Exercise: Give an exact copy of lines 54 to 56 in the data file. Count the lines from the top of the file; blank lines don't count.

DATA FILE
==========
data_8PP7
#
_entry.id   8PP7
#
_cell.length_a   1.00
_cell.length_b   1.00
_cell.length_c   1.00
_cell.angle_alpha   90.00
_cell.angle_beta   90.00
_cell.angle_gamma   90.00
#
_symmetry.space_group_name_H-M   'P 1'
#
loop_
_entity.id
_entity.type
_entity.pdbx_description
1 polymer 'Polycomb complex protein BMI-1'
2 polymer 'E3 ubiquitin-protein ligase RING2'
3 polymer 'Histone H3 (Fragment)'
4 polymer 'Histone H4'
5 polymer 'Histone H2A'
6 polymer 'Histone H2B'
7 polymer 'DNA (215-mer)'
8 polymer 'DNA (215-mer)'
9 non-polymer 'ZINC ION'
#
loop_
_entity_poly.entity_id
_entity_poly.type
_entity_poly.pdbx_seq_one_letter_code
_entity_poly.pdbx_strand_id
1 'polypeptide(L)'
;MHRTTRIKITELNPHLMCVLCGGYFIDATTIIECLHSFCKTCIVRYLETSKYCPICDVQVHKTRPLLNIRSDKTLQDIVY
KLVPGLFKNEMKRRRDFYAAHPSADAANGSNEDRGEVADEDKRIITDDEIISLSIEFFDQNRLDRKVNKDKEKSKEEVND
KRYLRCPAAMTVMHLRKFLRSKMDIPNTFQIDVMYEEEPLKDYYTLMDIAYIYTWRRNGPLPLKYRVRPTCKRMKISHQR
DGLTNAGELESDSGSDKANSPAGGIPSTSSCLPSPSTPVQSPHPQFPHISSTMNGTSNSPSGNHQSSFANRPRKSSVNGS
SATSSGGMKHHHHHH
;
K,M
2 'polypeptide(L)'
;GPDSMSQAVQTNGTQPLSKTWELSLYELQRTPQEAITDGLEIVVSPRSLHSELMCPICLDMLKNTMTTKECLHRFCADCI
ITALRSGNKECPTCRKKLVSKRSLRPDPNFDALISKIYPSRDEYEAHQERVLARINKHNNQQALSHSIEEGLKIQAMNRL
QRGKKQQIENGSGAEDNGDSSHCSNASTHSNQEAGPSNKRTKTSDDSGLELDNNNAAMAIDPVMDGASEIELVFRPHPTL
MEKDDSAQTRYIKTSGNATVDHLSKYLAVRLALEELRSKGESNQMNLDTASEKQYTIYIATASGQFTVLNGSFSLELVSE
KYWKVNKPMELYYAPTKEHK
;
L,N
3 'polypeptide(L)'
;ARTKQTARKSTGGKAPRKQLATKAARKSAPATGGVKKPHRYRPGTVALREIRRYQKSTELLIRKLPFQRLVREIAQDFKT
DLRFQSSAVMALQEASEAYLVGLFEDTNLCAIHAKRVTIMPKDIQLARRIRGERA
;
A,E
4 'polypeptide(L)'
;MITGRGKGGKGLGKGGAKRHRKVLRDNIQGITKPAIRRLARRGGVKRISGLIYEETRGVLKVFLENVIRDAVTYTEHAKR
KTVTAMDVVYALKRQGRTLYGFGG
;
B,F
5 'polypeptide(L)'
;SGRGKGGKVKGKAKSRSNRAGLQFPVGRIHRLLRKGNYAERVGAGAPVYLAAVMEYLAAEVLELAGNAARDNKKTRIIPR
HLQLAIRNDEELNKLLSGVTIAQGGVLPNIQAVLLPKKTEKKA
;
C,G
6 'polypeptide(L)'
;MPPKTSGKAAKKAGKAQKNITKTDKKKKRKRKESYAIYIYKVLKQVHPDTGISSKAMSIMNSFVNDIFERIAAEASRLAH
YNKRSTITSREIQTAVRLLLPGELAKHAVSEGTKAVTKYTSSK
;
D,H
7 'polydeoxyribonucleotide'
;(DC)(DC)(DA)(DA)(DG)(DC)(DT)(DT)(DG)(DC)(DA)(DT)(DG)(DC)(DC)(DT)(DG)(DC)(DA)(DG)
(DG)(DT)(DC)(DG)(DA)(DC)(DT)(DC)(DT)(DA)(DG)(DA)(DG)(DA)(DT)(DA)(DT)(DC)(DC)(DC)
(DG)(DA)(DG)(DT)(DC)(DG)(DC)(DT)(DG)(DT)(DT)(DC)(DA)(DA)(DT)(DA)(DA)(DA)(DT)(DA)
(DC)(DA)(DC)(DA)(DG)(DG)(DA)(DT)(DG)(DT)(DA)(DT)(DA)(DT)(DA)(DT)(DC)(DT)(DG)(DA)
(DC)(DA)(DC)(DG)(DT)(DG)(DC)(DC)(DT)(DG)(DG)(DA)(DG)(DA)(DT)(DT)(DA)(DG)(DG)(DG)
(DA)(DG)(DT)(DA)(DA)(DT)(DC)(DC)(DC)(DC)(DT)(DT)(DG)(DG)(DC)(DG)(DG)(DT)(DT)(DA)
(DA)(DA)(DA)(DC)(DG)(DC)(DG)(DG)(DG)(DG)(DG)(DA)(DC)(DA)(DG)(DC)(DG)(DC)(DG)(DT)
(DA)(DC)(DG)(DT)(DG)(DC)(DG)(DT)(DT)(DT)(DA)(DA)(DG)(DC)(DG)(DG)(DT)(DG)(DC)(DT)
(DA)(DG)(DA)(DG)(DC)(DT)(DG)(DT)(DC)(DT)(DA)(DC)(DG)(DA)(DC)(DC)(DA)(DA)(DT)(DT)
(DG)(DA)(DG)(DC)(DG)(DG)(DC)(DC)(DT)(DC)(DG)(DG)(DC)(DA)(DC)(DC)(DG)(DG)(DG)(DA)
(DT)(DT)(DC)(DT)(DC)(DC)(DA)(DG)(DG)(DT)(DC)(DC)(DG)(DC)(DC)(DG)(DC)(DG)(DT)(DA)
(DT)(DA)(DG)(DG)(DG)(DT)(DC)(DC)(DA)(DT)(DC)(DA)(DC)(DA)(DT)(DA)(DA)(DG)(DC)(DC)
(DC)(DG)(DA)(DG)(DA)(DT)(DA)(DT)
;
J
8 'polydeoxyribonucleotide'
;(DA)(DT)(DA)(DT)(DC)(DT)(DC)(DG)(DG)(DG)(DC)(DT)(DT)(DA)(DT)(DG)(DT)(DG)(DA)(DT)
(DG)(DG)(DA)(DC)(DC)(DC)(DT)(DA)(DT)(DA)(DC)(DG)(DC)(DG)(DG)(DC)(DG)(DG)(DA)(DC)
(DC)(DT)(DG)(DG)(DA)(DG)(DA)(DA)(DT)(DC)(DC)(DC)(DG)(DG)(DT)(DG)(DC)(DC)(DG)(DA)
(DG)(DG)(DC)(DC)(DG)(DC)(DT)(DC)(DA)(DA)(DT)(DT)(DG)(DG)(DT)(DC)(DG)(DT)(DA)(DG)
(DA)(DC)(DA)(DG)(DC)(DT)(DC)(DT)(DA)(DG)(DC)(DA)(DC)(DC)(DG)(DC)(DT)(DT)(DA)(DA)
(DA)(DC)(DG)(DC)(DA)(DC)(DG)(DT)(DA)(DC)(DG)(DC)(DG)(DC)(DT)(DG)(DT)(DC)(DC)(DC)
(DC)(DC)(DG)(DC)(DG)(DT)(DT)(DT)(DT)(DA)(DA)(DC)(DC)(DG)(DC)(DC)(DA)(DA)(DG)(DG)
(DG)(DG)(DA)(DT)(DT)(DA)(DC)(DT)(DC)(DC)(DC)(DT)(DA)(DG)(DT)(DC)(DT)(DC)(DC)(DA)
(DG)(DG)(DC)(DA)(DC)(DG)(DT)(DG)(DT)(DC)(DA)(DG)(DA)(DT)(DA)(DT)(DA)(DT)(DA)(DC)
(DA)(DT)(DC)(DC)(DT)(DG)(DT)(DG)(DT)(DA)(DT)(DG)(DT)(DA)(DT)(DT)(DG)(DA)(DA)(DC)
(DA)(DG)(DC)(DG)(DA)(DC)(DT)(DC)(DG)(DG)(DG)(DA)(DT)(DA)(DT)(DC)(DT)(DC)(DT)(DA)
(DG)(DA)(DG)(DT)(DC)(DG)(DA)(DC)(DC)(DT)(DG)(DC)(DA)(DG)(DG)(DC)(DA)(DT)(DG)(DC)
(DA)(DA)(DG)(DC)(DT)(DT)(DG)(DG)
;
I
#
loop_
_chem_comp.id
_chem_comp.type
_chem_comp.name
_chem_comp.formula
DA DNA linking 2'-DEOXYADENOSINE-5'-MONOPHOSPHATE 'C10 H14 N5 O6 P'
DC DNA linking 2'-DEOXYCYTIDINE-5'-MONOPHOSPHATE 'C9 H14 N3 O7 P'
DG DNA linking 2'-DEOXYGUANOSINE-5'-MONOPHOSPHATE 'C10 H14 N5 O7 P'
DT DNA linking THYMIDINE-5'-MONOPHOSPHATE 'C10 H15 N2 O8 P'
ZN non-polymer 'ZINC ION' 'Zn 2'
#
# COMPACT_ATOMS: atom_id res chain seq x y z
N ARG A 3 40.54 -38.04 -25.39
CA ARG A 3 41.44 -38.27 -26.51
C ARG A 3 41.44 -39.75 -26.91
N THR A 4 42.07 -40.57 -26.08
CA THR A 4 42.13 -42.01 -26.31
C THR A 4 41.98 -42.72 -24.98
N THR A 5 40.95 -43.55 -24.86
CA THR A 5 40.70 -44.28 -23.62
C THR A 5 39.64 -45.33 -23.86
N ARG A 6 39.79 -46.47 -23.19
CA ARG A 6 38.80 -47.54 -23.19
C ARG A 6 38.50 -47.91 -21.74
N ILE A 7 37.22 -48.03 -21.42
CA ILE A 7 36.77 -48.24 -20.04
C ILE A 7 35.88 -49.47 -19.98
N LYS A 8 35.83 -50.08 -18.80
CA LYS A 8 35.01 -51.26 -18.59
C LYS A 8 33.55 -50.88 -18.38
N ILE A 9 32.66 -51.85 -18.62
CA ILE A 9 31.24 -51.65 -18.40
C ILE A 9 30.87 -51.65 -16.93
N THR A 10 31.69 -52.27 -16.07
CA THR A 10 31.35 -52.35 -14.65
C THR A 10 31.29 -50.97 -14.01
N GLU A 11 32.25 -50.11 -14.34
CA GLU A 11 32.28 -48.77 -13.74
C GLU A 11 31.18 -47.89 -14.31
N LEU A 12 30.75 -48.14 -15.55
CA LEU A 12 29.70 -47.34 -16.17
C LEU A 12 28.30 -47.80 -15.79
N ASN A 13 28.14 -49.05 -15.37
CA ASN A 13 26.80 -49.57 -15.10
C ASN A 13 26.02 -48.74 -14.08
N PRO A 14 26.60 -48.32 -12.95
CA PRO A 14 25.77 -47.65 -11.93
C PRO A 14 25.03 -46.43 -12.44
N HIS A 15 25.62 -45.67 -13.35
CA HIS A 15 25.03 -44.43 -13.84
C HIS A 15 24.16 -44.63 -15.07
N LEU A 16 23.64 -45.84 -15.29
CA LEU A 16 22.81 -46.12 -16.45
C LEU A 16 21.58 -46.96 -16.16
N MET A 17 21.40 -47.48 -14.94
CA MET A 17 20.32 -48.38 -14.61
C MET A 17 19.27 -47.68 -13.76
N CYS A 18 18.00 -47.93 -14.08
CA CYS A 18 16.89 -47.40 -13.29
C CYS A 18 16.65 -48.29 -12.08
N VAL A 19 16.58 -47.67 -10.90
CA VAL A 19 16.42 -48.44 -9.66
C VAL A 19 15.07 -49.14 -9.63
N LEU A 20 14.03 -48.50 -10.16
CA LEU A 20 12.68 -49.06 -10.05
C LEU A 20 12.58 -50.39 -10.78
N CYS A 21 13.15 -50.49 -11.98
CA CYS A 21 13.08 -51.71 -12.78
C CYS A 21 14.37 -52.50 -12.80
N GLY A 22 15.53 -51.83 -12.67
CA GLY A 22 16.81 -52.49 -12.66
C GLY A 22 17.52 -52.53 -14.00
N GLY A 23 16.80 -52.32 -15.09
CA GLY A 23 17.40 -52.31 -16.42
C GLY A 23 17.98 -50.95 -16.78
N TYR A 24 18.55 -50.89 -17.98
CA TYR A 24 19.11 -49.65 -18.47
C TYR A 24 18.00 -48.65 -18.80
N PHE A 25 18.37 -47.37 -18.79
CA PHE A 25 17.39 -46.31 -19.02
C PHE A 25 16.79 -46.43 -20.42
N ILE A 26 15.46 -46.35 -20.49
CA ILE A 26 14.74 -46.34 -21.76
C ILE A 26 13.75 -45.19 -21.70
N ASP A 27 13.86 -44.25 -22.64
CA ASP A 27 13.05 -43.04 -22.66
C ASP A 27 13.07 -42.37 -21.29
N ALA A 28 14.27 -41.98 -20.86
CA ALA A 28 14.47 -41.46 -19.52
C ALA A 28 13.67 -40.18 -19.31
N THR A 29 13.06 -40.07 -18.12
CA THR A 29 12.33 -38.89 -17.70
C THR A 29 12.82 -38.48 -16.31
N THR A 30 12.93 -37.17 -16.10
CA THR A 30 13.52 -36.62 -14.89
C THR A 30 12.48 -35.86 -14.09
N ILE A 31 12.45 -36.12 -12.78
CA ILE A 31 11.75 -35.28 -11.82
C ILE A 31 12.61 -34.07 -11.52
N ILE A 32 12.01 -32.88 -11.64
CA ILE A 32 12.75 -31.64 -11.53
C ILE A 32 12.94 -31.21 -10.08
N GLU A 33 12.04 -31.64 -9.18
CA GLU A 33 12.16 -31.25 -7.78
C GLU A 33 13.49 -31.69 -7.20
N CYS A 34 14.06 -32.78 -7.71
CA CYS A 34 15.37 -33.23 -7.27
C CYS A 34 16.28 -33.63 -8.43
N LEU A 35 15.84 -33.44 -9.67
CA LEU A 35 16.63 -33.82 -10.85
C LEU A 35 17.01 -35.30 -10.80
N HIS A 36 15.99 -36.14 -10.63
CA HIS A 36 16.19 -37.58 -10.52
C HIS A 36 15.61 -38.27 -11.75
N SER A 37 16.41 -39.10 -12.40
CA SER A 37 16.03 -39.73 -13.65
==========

4 'polypeptide(L)'
;MITGRGKGGKGLGKGGAKRHRKVLRDNIQGITKPAIRRLARRGGVKRISGLIYEETRGVLKVFLENVIRDAVTYTEHAKR
KTVTAMDVVYALKRQGRTLYGFGG